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NSO & NMSU: Peeking behind the veil of Venus

[This news release was provided by the National Solar Observatory at Sunspot, N.M.]

, NM (Feb. 10, 2006) - The planet Venus is best known for the thick layers of clouds that veil its surface from view by telescopes on Earth. But the veil has holes, and a New Mexico State University scientist plans on using a solar telescope to peer through them to study the weather on Venus.

"Observations of Venus from a nighttime telescope at a single location are very difficult because Venus is so close to the sun in the sky," said Nancy Chanover, a planetary scientist at NMSU in Las Cruces. "You can observe it for about two hours at most." Then the sun rises and blinds the telescope (or Venus sets, depending on the time of year).

"Alternatively you can find a telescope designed to be open when the sun is above the horizon, and observe for several hours," Chanover continued.

That's where the Dunn Solar Telescope at Sunspot, N.M., comes into play. The Dunn is part of the National Science Foundation's National Solar Observatory. While it has operated since 1969, it has rarely looked at the planets because it is smaller than most nighttime astronomy telescopes.

Since 2004, the Dunn has been equipped with high-order adaptive optics that iron out the wrinkles that Earth's atmosphere introduces into images of the sun or any object in space. Effectively, the Dunn now sees seven times sharper than an equivalent, uncorrected telescope.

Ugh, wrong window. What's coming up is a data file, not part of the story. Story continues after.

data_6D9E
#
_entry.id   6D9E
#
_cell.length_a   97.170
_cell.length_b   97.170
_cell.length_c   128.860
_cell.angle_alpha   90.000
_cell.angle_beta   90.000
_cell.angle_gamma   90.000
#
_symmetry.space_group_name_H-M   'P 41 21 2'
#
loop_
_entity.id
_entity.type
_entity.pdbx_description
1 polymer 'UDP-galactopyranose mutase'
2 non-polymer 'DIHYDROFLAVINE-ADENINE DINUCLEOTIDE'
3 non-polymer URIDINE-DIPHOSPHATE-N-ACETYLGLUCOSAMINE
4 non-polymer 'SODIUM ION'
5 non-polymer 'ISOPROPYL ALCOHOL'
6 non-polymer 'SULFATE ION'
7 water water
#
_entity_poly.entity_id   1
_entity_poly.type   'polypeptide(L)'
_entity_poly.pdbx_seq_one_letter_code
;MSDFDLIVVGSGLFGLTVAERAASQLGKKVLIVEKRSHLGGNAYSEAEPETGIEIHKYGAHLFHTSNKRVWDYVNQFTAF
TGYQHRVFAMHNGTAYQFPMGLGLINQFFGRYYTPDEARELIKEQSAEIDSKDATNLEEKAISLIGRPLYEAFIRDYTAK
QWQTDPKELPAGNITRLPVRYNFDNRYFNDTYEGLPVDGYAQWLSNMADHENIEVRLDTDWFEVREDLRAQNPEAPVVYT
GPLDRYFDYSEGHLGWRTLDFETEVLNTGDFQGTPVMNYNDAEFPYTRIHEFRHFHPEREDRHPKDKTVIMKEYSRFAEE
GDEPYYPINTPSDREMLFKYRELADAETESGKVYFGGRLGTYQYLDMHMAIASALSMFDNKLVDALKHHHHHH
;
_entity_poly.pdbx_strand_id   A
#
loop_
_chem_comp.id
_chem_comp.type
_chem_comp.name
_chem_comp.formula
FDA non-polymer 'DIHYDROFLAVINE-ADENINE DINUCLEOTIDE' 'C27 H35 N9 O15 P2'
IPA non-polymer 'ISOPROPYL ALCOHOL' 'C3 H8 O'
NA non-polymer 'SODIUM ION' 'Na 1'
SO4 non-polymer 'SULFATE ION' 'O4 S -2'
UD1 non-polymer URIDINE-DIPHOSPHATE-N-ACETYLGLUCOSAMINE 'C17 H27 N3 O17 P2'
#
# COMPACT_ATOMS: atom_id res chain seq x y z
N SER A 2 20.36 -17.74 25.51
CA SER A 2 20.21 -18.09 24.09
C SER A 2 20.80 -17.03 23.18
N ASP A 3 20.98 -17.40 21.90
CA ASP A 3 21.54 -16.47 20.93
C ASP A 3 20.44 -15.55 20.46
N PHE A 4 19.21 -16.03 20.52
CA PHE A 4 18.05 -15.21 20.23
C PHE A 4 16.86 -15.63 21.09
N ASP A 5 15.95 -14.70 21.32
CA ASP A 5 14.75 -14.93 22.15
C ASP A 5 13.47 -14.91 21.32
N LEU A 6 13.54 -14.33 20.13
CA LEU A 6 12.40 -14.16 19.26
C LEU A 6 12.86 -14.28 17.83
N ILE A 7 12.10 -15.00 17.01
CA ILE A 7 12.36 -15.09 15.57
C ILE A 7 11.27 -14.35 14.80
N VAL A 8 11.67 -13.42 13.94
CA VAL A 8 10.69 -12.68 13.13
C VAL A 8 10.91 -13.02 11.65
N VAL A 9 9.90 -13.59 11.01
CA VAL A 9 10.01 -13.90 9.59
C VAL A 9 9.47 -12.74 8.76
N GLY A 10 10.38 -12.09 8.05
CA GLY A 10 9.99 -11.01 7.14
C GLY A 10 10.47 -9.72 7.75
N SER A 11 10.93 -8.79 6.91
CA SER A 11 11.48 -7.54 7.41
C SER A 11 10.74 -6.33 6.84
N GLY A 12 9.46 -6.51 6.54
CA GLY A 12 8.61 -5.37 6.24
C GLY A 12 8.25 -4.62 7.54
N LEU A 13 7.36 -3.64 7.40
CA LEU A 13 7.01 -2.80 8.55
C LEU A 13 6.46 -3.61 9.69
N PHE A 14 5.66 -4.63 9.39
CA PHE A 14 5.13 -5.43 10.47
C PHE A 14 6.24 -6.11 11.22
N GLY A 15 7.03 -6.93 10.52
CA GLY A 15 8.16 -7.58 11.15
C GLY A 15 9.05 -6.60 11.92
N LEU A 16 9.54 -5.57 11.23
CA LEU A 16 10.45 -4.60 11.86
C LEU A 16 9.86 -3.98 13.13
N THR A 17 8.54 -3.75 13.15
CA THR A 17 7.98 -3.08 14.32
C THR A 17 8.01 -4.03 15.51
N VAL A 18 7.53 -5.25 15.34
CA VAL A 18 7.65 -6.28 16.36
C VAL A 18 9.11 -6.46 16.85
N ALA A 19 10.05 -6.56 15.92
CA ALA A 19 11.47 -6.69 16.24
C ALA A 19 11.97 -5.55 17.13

That offers Chanover and Eliot Young, her colleague at Southwest Research Institute in Boulder, Colo., the opportunity to observe Venus for several hours, from horizon to horizon and even after the sunrise. Their observations are scheduled during Feb. 10-15. Their work is funded by the National Science Foundation.

The veil of Venus is composed of thick clouds of sulfuric acid at altitudes from 48 to 70 km (30-43 miles) in a dense, unbreathable carbon dioxide and nitrogen atmosphere. The planet has virtually no water, thus inviting contrasts with Earth's weather and climate systems where water is all-important. But Venus's dingy yellow-white clouds block the view of its surface in visible light and even ultraviolet.

Infrared is a different matter, particularly around 2,300 nm, a wavelength about three times longer than the deepest red (about 770 nm) the human eye can see.

"This is a special wavelength where nightside clouds are relatively transparent and you see thermal radiation from the lower atmosphere peeking through the clouds," she explained. "It's significant in that you can compare what you see in the lower atmosphere with the ultraviolet views at the cloud tops and get a sense of how winds change with altitude."

The first measurements, by the four Pioneer Venus Probes as they plunged through the atmosphere in 1978, revealed winds that howl at up to 100 m/s (224 mph). This is called super-rotation because the winds are fast enough to circle the planet in five to seven days, 60 times faster than its 243-day rotational period.